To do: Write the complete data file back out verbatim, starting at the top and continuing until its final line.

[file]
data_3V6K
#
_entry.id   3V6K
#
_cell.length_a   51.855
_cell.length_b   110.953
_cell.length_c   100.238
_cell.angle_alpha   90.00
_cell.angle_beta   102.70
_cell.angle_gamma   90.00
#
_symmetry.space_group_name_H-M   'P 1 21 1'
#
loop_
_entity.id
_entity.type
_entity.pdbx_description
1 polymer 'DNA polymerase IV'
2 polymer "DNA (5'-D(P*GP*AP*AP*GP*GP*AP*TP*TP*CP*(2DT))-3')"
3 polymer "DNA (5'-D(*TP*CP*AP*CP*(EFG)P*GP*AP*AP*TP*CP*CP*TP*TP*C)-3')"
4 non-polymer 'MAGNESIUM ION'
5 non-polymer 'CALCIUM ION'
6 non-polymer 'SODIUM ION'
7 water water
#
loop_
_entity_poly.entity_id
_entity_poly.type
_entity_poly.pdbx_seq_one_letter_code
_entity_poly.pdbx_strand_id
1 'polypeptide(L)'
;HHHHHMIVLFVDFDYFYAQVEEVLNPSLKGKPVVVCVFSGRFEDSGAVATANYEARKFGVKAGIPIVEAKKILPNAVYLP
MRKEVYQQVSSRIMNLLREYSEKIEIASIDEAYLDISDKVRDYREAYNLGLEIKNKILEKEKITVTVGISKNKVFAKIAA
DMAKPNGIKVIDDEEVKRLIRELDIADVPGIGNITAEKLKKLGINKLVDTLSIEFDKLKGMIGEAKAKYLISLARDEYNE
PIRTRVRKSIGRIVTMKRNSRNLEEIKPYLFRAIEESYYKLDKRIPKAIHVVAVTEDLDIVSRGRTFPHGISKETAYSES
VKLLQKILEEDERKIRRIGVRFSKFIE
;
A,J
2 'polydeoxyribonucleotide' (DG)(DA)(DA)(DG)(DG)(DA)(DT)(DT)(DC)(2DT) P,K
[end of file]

data_3V6K
#
_entry.id   3V6K
#
_cell.length_a   51.855
_cell.length_b   110.953
_cell.length_c   100.238
_cell.angle_alpha   90.00
_cell.angle_beta   102.70
_cell.angle_gamma   90.00
#
_symmetry.space_group_name_H-M   'P 1 21 1'
#
loop_
_entity.id
_entity.type
_entity.pdbx_description
1 polymer 'DNA polymerase IV'
2 polymer "DNA (5'-D(P*GP*AP*AP*GP*GP*AP*TP*TP*CP*(2DT))-3')"
3 polymer "DNA (5'-D(*TP*CP*AP*CP*(EFG)P*GP*AP*AP*TP*CP*CP*TP*TP*C)-3')"
4 non-polymer 'MAGNESIUM ION'
5 non-polymer 'CALCIUM ION'
6 non-polymer 'SODIUM ION'
7 water water
#
loop_
_entity_poly.entity_id
_entity_poly.type
_entity_poly.pdbx_seq_one_letter_code
_entity_poly.pdbx_strand_id
1 'polypeptide(L)'
;HHHHHMIVLFVDFDYFYAQVEEVLNPSLKGKPVVVCVFSGRFEDSGAVATANYEARKFGVKAGIPIVEAKKILPNAVYLP
MRKEVYQQVSSRIMNLLREYSEKIEIASIDEAYLDISDKVRDYREAYNLGLEIKNKILEKEKITVTVGISKNKVFAKIAA
DMAKPNGIKVIDDEEVKRLIRELDIADVPGIGNITAEKLKKLGINKLVDTLSIEFDKLKGMIGEAKAKYLISLARDEYNE
PIRTRVRKSIGRIVTMKRNSRNLEEIKPYLFRAIEESYYKLDKRIPKAIHVVAVTEDLDIVSRGRTFPHGISKETAYSES
VKLLQKILEEDERKIRRIGVRFSKFIE
;
A,J
2 'polydeoxyribonucleotide' (DG)(DA)(DA)(DG)(DG)(DA)(DT)(DT)(DC)(2DT) P,K